49 CFR § 178.337-9 - Pressure relief devices, piping, valves, hoses, and fittings.
(a) Pressure relief devices.
(1) See § 173.315(i) of this subchapter.
(b) Piping, valves, hose, and fittings.
(1) The burst pressure of all piping, pipe fittings, hose and other pressure parts, except for pump seals and pressure relief devices, must be at least 4 times the design pressure of the cargo tank. Additionally, the burst pressure may not be less than 4 times any higher pressure to which each pipe, pipe fitting, hose or other pressure part may be subjected to in service. For chlorine service, see paragraph (b)(7) of this section.
(2) Pipe joints must be threaded, welded, or flanged. If threaded pipe is used, the pipe and fittings must be Schedule 80 weight or heavier, except for sacrificial devices. Malleable metal, stainless steel, or ductile iron must be used in the construction of primary valve body parts and fittings used in liquid filling or vapor equalization. Stainless steel may be used for internal components such as shutoff discs and springs except where incompatible with the lading to be transported. Where copper tubing is permitted, joints must be brazed or be of equally strong metal union type. The melting point of the brazing material may not be lower than 538 °C (1,000 °F). The method of joining tubing may not reduce the strength of the tubing.
(3) Each hose coupling must be designed for a pressure of at least 120 percent of the hose design pressure and so that there will be no leakage when connected.
(4) Piping must be protected from damage due to thermal expansion and contraction, jarring, and vibration. Slip joints are not authorized for this purpose.
(6) Cargo tank manufacturers and fabricators must demonstrate that all piping, valves, and fittings on a cargo tank are free from leaks. To meet this requirement, the piping, valves, and fittings must be tested after installation at not less than 80 percent of the design pressure marked on the cargo tank.
(7) A hose assembler must:
(i) Permanently mark each hose assembly with a unique identification number.
(iii) Mark each hose assembly with the month and year of its original pressure test.
(8) Chlorine cargo tanks. Angle valves on cargo tanks intended for chlorine service must conform to the standards of the Chlorine Institute, Inc., Drawing; Dwg. 104-8; or “Section 3, Pamphlet 166, Angle Valve Guidelines for Chlorine Bulk Transportation;” or “Sections 4 through 6, Pamphlet 168, Guidelines for Dual Valve Systems for Bulk Chlorine Transport” (IBR, see § 171.7 of this subchapter). Before installation, each angle valve must be tested for leakage at not less than 225 psig using dry air or inert gas.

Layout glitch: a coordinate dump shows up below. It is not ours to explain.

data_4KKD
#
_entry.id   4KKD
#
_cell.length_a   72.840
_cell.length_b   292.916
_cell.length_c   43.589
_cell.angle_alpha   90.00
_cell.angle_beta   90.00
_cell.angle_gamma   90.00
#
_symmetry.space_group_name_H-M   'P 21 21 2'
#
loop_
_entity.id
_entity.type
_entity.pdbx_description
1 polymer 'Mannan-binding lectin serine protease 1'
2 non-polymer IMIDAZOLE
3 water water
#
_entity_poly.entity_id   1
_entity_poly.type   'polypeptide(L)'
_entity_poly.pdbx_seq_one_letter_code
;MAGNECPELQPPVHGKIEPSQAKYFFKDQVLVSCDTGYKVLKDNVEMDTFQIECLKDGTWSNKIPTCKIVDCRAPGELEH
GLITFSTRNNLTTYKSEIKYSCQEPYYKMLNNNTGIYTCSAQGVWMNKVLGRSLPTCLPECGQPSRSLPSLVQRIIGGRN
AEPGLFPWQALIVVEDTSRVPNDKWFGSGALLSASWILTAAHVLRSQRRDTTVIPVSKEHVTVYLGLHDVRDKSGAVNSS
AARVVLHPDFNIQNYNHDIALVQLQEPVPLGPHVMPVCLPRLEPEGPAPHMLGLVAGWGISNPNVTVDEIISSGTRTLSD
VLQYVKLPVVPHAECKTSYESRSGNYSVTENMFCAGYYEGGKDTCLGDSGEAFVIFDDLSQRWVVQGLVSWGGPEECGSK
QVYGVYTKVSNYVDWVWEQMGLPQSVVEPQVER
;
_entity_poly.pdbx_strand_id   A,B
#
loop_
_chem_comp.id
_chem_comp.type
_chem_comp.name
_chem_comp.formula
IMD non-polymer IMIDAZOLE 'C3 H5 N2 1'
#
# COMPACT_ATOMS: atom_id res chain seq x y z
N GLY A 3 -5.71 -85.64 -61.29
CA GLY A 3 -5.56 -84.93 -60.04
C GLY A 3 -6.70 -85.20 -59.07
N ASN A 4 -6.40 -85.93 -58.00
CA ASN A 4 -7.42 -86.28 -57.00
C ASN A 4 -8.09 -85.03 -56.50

(c) Marking inlets and outlets. Except for gauging devices, thermometer wells, and pressure relief valves, each cargo tank inlet and outlet must be marked “liquid” or “vapor” to designate whether it communicates with liquid or vapor when the cargo tank is filled to the maximum permitted filling density. A filling line that communicates with vapor may be marked “spray-fill” instead of “vapor.”
(d) Refrigeration and heating coils.
(1) Refrigeration and heating coils must be securely anchored with provisions for thermal expansion. The coils must be pressure tested externally to at least the cargo tank test pressure, and internally to either the tank test pressure or twice the working pressure of the heating/refrigeration system, whichever is higher. A cargo tank may not be placed in service if any leakage occurs or other evidence of damage is found. The refrigerant or heating medium to be circulated through the coils must not be capable of causing any adverse chemical reaction with the cargo tank lading in the event of leakage. The unit furnishing refrigeration may be mounted on the motor vehicle.
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